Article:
37 pilgrims killed in Iraq blast

BAGHDAD: A suicide car bomb devastated a Shiite mosque in northern Iraq, one of a series of attacks today that killed at least 37 Shiite pilgrims and worshippers, police and medical officials said.

The incidents are the latest in a series that have targeted Shiites, raising concerns that insurgents are stepping up attacks, hoping to re-ignite sectarian violence that nearly tore the country apart in 2006 and 2007.

Though violence has dramatically declined in Iraq in the past two years, US officials have repeatedly called the security gains fragile and cautioned that a waning insurgency still has the ability to pull off sporadic, high profile attacks.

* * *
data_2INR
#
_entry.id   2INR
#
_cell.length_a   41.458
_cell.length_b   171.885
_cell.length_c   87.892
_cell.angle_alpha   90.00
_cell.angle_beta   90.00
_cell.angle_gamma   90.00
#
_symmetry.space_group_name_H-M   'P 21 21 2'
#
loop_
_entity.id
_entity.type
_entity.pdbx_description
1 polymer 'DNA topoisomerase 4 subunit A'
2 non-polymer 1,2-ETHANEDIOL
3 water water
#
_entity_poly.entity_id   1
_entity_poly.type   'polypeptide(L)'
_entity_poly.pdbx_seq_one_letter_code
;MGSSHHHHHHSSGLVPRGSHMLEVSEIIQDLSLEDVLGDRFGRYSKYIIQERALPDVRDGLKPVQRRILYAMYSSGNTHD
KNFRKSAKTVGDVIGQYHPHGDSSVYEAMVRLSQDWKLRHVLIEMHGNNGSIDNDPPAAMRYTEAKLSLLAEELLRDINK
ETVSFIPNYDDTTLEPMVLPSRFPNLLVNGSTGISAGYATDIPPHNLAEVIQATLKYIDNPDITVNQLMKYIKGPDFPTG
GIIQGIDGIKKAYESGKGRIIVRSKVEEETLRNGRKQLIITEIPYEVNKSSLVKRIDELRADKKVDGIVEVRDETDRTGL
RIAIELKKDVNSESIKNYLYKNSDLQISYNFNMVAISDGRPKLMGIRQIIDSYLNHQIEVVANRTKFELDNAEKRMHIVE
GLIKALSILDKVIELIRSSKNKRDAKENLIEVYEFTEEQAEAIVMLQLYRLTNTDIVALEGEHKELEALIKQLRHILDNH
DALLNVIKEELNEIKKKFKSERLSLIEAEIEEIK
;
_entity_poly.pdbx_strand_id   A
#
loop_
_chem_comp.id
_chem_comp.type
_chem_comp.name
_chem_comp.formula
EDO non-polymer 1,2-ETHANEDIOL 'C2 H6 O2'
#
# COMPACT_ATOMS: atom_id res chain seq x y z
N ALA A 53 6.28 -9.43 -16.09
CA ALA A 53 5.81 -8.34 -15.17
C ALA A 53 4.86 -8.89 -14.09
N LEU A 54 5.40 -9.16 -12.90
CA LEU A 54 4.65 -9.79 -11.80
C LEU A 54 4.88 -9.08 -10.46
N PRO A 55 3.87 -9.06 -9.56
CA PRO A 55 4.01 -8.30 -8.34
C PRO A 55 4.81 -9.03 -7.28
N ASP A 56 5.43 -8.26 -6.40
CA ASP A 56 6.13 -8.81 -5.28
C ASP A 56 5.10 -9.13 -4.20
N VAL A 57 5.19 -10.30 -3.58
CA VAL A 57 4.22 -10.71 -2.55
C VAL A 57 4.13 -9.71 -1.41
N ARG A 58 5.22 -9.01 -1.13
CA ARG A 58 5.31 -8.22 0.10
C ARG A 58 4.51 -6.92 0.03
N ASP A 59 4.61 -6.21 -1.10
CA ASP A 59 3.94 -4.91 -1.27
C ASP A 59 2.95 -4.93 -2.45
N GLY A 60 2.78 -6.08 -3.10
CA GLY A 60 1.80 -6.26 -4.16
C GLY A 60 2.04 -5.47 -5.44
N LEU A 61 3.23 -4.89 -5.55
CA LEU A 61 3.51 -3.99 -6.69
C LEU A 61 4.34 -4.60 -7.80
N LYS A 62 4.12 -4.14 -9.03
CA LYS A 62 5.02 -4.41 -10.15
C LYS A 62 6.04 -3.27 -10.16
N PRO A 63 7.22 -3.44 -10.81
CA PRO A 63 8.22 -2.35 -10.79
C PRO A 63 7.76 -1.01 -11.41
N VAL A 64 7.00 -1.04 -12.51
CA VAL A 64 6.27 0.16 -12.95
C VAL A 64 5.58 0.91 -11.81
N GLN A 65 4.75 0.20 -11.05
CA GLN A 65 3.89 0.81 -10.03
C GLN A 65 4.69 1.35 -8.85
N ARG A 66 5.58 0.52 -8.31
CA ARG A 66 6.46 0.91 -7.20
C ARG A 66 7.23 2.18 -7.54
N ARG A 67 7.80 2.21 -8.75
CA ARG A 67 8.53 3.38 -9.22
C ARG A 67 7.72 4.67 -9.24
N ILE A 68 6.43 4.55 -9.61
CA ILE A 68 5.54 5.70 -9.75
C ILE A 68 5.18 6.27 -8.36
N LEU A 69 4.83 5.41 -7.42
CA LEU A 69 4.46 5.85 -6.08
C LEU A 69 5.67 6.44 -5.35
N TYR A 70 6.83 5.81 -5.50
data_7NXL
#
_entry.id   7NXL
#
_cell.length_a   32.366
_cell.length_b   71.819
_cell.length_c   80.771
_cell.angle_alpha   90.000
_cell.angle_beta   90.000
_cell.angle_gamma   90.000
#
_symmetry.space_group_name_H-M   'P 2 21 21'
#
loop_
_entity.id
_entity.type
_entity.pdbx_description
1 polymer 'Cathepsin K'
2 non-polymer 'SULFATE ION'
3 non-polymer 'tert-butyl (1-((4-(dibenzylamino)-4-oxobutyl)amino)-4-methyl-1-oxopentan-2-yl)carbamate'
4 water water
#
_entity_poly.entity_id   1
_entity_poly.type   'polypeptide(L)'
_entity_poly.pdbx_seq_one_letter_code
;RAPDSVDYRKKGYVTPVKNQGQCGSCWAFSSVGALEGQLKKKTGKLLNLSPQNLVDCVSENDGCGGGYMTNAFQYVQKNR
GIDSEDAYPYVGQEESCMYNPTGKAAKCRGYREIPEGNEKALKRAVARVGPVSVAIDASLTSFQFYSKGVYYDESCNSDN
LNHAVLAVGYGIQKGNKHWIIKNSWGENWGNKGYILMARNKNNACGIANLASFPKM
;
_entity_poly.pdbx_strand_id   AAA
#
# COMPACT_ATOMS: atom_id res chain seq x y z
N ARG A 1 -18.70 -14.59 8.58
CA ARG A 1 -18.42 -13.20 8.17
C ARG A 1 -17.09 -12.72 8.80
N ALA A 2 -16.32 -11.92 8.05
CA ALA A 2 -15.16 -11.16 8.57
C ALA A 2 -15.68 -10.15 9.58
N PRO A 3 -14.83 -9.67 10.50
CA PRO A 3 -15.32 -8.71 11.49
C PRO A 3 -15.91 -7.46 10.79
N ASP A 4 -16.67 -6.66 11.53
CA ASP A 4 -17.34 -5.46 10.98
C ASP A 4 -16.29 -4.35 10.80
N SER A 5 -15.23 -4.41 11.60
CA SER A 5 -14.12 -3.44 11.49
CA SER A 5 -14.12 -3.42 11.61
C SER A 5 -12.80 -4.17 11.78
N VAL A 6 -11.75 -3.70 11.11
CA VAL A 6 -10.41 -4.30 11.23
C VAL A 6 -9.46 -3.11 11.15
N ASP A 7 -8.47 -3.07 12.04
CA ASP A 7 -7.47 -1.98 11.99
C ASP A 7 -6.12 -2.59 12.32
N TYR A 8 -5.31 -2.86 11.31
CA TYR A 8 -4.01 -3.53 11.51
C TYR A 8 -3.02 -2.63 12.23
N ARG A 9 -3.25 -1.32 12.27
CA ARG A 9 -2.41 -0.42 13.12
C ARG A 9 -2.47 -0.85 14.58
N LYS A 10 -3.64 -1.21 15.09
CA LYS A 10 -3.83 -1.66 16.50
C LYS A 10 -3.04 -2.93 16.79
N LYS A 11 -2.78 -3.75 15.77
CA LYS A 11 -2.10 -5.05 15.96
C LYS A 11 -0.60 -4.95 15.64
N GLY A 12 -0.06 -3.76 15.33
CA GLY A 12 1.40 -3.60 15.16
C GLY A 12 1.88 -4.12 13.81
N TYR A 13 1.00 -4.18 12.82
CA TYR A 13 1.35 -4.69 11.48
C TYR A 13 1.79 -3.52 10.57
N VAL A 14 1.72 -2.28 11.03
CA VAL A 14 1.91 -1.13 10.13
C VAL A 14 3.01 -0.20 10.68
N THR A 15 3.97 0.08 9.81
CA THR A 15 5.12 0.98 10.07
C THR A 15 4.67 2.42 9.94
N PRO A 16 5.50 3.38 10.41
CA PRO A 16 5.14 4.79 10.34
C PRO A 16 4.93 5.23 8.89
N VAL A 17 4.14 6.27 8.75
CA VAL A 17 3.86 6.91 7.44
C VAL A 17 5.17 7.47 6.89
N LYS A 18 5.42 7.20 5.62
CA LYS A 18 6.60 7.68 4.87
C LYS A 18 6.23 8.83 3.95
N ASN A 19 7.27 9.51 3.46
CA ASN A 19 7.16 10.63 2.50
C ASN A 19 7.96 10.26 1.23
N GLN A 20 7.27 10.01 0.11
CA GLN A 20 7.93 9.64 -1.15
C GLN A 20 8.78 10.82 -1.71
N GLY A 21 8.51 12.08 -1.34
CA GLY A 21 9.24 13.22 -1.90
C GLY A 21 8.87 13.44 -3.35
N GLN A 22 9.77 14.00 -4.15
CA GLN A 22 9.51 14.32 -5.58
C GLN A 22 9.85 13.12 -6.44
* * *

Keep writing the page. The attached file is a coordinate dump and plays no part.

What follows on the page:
The deadliest blast occurred in Rasheediyah, north of Mosul, when a suicide car bomb struck a mosque, killing at least 30 people and trapping dozens more underneath the rubble, said a police official in Ninevah operations command.

The official said at least 88 were injured in the blast. Bodies were still being pulled from the rubble, the official said.

The attack occurred shortly after 1 p.m. as worshippers were leaving Friday prayers. The blast also severely damaged a dozen other buildings near the mosque, the official said.

In Baghdad, roadside bombs targetted Shiite pilgrims returning from the southern holy city of Karbala.

The first of three bombs exploded at about 9:10 a.m., targetting a minibus with pilgrims as it entered the Shiite slum of Sadr City, a police official said. The blast killed four pilgrims and wounded eight others, the official said. The casualities were confirmed by a medical official. A short time later, two near simultaneous explosions near the Shaab football stadium in eastern Baghdad killed three pilgrims as they were walking home to Sadr City, said another police official.

Thirteen pilgrims also were wounded in the two blasts, which occurred less than half a mile apart, the official said.